Tuesday, May 8, 2012

Spear counterparts

Any soldier who wasn't armed with a bow, and some who were, would have had a spear (arštiš) or javelins.  According to Xenophon, the javelins were made of dogwood, but for your replica, any wood that works well is acceptable - ash is frequently recommended.  Herodotus notes that the Persian spears were short, at least relative to Greek ones; judging by period art, they would have been roughly 6-7 feet long (183-213cm).  The lack of reach of the arštiš relative to the 7- to 9-foot Greek doru may help account for the difficulty Persians faced in close combat with Greeks.  Ancient javelins tended to be 4-5 feet (122-152cm).  As for thickness, Legio XX (Roman, but the same principles would apply) recommends 1 to 1-1/8 inch (25-29mm) for thrusting spears and 3/4 inch (19mm) for javelins.

The spearhead was small, kite- or leaf-shaped, with a short socket and a strongly-formed mid-rib extending to the tip.  It was probably iron.  Oddly, of the many spearheads I've seen on the market, the only cheap one that answers to this description is Museum Replicas Limited's "Greek Spearhead," though it's rather too big.  If you're willing to pay more for something that looks the part, Manning Imperial sells several spearheads that appear to be small enough.  Otherwise, just get one with a bladed section less than one foot (30cm) and you'll be safe.  Avoid any with partial mid-ribs, or sockets featuring swollen rings, stepped thickness or angular cross-sections; the Achaemenid spearhead's socket was completely plain, widening gradually from the blade's mid-rib.

Speaking of safe, special spearheads will be required for combat.  These come in several forms, and different groups have different preferences:  Some prefer blunt steel with rolled or spherical points, others plastic, others foam rubber, and still others bashed-together devices of springs, tennis balls and whatnot.  The Plataeans, Hoplologia's Classical branch, will be testing various types this summer, but I don't know if Amphictyonia plans to set a league-wide standard.  In any case, XMFM won't be doing contact combat unless and until we get firsthand instructions from someone with experience.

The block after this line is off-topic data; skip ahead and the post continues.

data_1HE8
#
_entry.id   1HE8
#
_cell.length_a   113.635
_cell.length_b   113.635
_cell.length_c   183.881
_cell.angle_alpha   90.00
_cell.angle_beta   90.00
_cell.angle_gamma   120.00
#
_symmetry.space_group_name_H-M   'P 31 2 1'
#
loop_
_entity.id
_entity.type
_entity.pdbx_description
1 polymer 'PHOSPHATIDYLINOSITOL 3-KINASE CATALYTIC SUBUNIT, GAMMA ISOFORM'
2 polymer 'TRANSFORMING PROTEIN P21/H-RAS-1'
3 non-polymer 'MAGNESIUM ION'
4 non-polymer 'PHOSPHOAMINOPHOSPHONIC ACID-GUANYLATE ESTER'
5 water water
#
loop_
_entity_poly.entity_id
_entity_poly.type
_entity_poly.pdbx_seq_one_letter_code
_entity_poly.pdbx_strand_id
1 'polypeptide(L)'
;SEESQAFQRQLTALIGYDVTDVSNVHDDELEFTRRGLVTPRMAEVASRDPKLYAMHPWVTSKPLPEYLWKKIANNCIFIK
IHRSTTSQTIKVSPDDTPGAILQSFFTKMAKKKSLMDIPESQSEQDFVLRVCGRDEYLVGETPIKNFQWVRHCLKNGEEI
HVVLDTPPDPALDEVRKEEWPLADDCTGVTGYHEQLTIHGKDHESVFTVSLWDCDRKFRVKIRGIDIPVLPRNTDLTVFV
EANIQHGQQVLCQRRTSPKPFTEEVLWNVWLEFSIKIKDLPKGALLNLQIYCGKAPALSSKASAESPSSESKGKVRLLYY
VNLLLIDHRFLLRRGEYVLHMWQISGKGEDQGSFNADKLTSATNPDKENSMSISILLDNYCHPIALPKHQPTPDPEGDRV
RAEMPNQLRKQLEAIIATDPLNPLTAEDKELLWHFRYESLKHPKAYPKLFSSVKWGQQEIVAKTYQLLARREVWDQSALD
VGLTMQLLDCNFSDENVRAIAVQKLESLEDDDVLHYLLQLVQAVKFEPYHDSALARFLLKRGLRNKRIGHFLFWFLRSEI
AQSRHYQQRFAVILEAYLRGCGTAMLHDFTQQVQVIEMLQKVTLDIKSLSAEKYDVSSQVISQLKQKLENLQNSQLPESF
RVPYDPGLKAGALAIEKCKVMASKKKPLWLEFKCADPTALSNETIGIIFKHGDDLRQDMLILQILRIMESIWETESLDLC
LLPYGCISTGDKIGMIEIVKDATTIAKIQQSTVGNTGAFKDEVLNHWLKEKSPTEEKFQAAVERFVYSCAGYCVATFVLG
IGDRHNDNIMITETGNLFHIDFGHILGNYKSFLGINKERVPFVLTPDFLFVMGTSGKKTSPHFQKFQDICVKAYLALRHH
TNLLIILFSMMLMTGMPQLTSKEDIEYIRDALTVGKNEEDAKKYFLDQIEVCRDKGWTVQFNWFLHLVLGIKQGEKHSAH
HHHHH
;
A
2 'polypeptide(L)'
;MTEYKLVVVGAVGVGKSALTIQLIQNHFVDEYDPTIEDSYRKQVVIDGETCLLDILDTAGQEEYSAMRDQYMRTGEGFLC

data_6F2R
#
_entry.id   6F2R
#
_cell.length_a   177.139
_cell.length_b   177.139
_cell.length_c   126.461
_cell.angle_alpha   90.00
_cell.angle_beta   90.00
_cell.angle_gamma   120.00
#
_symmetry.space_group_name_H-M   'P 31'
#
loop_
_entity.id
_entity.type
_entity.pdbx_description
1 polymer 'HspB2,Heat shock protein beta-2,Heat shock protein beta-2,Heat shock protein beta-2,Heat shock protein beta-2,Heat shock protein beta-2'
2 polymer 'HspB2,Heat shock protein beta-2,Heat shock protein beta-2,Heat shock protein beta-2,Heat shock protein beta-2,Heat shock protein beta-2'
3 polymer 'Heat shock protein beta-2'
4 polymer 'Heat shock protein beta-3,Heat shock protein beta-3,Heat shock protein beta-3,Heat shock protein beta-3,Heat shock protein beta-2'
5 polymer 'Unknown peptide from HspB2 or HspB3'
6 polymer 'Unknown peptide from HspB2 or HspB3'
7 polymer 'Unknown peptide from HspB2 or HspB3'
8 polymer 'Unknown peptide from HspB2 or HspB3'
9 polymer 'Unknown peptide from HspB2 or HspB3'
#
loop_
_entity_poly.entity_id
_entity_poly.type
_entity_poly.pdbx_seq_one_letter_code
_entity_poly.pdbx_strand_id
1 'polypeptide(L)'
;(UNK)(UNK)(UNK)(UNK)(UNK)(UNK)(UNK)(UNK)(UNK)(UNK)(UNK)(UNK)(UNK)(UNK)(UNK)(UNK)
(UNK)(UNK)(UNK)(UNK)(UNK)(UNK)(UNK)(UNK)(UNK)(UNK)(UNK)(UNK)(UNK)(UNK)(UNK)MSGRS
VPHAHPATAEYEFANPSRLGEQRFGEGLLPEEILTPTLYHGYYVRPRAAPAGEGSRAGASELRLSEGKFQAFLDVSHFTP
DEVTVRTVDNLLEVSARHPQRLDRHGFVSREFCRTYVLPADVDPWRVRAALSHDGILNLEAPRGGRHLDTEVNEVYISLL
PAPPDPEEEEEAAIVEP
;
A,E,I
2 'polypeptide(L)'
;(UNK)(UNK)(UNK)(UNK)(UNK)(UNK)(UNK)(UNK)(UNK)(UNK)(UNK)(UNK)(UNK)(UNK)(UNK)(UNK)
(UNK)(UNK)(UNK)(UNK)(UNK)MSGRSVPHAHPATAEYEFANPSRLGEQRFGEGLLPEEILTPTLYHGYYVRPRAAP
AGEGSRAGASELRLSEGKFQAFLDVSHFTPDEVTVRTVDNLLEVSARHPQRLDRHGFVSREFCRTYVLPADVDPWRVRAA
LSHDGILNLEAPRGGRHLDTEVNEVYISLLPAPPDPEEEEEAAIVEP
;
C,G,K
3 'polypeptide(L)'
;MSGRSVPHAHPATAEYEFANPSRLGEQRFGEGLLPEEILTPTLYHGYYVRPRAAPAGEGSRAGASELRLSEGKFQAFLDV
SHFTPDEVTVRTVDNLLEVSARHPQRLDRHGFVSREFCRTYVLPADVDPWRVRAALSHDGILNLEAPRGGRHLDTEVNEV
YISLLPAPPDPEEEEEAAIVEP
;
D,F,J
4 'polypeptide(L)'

The most distinctive part of the Persian spear was its counterweight, which was spherical, with a ring between the sphere and the socket.  It was cast bronze, with higher-status troops carrying silver or gold ones.  The sphere looks to have been about 2 inches (5cm) across.  One was found at Deve Hüyük in Syria, where T.E. Lawrence (yes, that T.E. Lawrence) excavated many weapons from Achaemenid soldiers' graves, but I've yet to find further information about it.  I'm currently looking into the possibility of using a brass ball finial for a curtain rod or similar, assuming one with a sufficiently wide socket can be found.

Next up:  It does not mean "scimitar."

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